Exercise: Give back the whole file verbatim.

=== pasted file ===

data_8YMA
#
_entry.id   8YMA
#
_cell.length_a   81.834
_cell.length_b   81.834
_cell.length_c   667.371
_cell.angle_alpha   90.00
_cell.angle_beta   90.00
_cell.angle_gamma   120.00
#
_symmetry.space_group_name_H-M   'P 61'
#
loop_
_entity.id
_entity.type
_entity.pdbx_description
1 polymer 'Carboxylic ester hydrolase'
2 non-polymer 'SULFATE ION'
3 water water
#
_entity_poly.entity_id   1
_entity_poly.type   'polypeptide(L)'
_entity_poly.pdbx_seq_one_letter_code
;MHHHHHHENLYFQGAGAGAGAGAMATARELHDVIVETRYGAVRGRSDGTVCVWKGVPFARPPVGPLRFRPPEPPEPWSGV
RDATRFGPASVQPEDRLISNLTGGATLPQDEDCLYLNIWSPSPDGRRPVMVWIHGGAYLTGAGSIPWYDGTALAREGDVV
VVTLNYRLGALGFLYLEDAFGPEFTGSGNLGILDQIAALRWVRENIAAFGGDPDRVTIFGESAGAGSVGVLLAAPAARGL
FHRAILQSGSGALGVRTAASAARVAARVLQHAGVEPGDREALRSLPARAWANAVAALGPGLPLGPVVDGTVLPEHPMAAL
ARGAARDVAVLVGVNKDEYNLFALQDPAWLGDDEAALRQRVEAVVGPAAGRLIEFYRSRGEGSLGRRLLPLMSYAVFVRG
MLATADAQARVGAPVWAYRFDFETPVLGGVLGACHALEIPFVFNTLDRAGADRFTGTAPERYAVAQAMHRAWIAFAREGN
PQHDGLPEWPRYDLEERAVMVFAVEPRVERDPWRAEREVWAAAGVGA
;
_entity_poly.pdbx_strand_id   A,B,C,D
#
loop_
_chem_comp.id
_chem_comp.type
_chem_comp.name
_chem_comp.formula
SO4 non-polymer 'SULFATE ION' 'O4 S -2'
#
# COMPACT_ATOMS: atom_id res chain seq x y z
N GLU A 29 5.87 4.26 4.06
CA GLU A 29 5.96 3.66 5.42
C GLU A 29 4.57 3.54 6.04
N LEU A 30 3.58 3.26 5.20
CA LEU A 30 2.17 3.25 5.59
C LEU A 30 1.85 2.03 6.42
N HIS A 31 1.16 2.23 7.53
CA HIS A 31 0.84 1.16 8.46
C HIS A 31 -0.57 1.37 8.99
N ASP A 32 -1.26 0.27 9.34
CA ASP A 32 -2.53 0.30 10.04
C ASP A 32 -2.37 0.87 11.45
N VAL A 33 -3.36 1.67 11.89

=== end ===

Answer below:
data_8YMA
#
_entry.id   8YMA
#
_cell.length_a   81.834
_cell.length_b   81.834
_cell.length_c   667.371
_cell.angle_alpha   90.00
_cell.angle_beta   90.00
_cell.angle_gamma   120.00
#
_symmetry.space_group_name_H-M   'P 61'
#
loop_
_entity.id
_entity.type
_entity.pdbx_description
1 polymer 'Carboxylic ester hydrolase'
2 non-polymer 'SULFATE ION'
3 water water
#
_entity_poly.entity_id   1
_entity_poly.type   'polypeptide(L)'
_entity_poly.pdbx_seq_one_letter_code
;MHHHHHHENLYFQGAGAGAGAGAMATARELHDVIVETRYGAVRGRSDGTVCVWKGVPFARPPVGPLRFRPPEPPEPWSGV
RDATRFGPASVQPEDRLISNLTGGATLPQDEDCLYLNIWSPSPDGRRPVMVWIHGGAYLTGAGSIPWYDGTALAREGDVV
VVTLNYRLGALGFLYLEDAFGPEFTGSGNLGILDQIAALRWVRENIAAFGGDPDRVTIFGESAGAGSVGVLLAAPAARGL
FHRAILQSGSGALGVRTAASAARVAARVLQHAGVEPGDREALRSLPARAWANAVAALGPGLPLGPVVDGTVLPEHPMAAL
ARGAARDVAVLVGVNKDEYNLFALQDPAWLGDDEAALRQRVEAVVGPAAGRLIEFYRSRGEGSLGRRLLPLMSYAVFVRG
MLATADAQARVGAPVWAYRFDFETPVLGGVLGACHALEIPFVFNTLDRAGADRFTGTAPERYAVAQAMHRAWIAFAREGN
PQHDGLPEWPRYDLEERAVMVFAVEPRVERDPWRAEREVWAAAGVGA
;
_entity_poly.pdbx_strand_id   A,B,C,D
#
loop_
_chem_comp.id
_chem_comp.type
_chem_comp.name
_chem_comp.formula
SO4 non-polymer 'SULFATE ION' 'O4 S -2'
#
# COMPACT_ATOMS: atom_id res chain seq x y z
N GLU A 29 5.87 4.26 4.06
CA GLU A 29 5.96 3.66 5.42
C GLU A 29 4.57 3.54 6.04
N LEU A 30 3.58 3.26 5.20
CA LEU A 30 2.17 3.25 5.59
C LEU A 30 1.85 2.03 6.42
N HIS A 31 1.16 2.23 7.53
CA HIS A 31 0.84 1.16 8.46
C HIS A 31 -0.57 1.37 8.99
N ASP A 32 -1.26 0.27 9.34
CA ASP A 32 -2.53 0.30 10.04
C ASP A 32 -2.37 0.87 11.45
N VAL A 33 -3.36 1.67 11.89